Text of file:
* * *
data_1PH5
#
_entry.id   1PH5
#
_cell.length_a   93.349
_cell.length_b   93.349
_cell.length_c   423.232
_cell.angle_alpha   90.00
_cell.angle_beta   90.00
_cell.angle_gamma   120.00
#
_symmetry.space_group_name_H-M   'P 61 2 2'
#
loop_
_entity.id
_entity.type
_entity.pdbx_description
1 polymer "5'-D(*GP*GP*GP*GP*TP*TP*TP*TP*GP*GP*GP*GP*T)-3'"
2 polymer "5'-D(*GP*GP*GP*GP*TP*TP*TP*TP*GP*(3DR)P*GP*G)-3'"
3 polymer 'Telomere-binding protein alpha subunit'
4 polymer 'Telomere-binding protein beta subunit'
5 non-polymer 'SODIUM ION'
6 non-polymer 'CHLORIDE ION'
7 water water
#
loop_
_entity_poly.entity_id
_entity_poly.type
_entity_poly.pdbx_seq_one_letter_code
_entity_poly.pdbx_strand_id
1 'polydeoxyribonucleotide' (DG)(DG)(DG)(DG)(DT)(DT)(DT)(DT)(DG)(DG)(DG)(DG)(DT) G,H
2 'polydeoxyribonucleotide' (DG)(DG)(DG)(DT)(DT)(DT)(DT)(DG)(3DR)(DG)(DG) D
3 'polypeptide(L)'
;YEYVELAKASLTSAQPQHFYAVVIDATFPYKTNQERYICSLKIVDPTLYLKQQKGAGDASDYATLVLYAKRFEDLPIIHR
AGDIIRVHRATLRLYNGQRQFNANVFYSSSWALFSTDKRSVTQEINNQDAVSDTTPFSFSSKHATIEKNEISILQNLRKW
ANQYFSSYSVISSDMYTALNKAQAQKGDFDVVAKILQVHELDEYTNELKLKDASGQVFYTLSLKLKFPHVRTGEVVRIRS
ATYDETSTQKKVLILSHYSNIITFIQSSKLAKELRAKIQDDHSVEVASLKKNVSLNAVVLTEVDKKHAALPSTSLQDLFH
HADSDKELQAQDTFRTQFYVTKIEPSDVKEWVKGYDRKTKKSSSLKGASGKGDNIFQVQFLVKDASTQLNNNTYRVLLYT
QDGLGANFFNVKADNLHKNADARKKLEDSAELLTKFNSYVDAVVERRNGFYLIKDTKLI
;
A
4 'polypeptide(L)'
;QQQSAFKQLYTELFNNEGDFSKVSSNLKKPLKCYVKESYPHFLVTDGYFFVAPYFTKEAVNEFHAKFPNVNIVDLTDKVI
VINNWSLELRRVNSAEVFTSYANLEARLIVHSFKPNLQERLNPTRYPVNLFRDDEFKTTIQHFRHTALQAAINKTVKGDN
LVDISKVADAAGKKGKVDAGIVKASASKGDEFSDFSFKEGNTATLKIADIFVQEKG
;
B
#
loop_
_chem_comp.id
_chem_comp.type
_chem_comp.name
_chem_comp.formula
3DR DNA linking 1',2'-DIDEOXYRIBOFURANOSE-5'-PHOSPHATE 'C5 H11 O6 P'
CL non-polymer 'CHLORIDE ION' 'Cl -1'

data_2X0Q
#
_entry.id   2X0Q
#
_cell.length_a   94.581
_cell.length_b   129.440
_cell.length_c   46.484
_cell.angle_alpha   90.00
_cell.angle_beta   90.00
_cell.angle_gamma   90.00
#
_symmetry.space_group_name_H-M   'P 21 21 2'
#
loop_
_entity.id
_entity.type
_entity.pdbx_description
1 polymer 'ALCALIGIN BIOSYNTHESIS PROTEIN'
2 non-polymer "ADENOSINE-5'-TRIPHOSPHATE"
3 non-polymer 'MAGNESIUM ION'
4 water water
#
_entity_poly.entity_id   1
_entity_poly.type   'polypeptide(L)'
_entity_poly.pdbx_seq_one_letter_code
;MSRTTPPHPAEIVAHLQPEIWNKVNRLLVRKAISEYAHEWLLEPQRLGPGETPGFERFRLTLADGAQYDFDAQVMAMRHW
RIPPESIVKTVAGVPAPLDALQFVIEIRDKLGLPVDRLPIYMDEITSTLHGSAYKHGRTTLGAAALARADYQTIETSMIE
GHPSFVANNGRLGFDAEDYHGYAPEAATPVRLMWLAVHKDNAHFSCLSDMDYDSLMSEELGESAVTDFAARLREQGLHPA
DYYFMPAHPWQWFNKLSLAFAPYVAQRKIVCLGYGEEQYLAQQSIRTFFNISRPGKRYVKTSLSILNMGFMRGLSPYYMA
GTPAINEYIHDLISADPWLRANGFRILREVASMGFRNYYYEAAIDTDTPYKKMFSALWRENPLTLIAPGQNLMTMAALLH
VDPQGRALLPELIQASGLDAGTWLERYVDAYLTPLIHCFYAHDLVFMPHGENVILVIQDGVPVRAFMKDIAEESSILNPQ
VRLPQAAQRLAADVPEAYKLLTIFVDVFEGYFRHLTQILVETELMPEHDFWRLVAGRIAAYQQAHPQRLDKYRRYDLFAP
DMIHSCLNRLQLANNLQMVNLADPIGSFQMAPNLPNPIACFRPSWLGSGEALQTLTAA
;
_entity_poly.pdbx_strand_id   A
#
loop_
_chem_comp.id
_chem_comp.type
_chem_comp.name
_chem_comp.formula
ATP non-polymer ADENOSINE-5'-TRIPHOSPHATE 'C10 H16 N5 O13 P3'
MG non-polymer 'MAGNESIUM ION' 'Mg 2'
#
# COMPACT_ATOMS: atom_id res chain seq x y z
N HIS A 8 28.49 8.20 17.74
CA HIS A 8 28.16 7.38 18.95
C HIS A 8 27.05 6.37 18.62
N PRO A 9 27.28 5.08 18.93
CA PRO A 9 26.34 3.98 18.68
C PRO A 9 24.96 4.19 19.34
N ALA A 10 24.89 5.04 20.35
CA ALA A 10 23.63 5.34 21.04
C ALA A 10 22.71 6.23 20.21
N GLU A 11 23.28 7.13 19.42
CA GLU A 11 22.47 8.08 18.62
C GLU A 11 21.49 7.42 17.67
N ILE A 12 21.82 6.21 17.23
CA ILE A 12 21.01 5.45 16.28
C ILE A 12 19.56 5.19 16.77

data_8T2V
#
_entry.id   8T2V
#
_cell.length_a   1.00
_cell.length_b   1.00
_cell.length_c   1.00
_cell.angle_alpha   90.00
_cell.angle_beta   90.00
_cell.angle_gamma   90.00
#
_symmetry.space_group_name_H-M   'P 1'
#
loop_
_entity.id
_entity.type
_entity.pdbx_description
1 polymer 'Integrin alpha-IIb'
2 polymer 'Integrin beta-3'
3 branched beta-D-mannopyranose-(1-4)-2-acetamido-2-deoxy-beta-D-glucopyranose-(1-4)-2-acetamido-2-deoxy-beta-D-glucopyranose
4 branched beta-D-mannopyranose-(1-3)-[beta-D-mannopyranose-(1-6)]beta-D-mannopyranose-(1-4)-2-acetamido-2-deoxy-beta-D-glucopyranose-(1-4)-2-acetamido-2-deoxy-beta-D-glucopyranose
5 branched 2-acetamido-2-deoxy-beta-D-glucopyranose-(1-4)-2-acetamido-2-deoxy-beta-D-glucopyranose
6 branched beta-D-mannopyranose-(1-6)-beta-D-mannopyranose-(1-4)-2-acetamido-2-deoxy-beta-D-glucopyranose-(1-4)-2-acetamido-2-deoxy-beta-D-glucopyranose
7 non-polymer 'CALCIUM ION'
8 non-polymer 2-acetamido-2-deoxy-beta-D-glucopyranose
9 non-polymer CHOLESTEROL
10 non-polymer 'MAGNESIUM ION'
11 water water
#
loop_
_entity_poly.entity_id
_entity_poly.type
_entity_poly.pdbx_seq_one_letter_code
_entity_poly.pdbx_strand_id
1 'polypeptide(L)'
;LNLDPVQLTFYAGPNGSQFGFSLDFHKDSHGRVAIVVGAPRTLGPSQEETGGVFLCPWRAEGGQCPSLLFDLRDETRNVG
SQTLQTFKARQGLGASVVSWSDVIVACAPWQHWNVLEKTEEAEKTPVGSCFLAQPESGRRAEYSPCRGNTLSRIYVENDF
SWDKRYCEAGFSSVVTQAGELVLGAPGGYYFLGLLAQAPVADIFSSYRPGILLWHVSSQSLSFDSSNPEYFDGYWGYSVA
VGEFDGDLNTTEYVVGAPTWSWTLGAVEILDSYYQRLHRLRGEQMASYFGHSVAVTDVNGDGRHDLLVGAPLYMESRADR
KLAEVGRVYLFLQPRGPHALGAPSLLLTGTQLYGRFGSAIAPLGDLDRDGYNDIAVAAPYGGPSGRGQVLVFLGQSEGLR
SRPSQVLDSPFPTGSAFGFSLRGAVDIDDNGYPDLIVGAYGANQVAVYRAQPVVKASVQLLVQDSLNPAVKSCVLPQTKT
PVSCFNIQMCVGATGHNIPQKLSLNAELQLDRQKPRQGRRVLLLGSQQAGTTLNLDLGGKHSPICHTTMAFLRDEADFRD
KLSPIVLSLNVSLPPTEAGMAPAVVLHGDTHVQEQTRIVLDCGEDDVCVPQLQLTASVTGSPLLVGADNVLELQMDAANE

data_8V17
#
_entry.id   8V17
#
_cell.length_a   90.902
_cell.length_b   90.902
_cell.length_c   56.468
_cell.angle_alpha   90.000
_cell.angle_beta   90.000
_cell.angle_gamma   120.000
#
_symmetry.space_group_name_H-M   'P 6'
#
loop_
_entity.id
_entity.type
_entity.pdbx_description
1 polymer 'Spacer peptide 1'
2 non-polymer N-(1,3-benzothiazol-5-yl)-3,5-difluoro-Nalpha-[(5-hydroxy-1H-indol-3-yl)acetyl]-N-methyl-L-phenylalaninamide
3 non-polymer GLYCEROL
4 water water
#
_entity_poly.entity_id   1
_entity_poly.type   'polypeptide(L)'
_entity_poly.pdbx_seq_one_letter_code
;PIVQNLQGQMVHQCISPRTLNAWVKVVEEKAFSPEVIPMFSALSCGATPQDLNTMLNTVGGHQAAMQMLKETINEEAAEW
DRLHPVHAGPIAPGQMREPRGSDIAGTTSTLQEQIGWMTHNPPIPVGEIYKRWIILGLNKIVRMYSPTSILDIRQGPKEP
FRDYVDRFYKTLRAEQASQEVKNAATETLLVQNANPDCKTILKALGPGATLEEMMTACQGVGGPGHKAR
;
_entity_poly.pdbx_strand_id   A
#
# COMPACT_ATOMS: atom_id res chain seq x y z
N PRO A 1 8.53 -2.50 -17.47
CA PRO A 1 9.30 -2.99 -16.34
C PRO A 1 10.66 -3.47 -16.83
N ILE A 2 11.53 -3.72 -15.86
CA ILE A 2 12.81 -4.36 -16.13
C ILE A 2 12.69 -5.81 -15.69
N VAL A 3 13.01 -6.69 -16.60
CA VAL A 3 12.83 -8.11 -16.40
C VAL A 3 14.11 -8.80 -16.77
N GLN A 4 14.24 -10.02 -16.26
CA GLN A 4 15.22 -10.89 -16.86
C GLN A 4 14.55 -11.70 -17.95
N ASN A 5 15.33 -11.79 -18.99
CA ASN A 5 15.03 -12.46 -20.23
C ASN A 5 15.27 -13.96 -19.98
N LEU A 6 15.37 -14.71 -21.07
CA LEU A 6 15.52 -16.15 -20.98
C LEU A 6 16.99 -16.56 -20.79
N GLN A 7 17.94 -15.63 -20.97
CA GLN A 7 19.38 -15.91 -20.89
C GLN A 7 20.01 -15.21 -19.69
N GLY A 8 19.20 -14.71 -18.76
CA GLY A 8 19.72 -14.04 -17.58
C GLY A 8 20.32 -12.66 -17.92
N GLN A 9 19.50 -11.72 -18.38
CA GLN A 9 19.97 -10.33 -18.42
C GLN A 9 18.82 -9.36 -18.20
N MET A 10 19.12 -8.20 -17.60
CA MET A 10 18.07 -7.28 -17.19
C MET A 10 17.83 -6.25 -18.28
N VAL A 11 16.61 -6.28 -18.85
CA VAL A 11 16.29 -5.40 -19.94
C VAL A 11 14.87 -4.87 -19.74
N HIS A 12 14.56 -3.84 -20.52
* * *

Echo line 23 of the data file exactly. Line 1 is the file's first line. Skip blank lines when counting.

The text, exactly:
6 non-polymer 'CHLORIDE ION'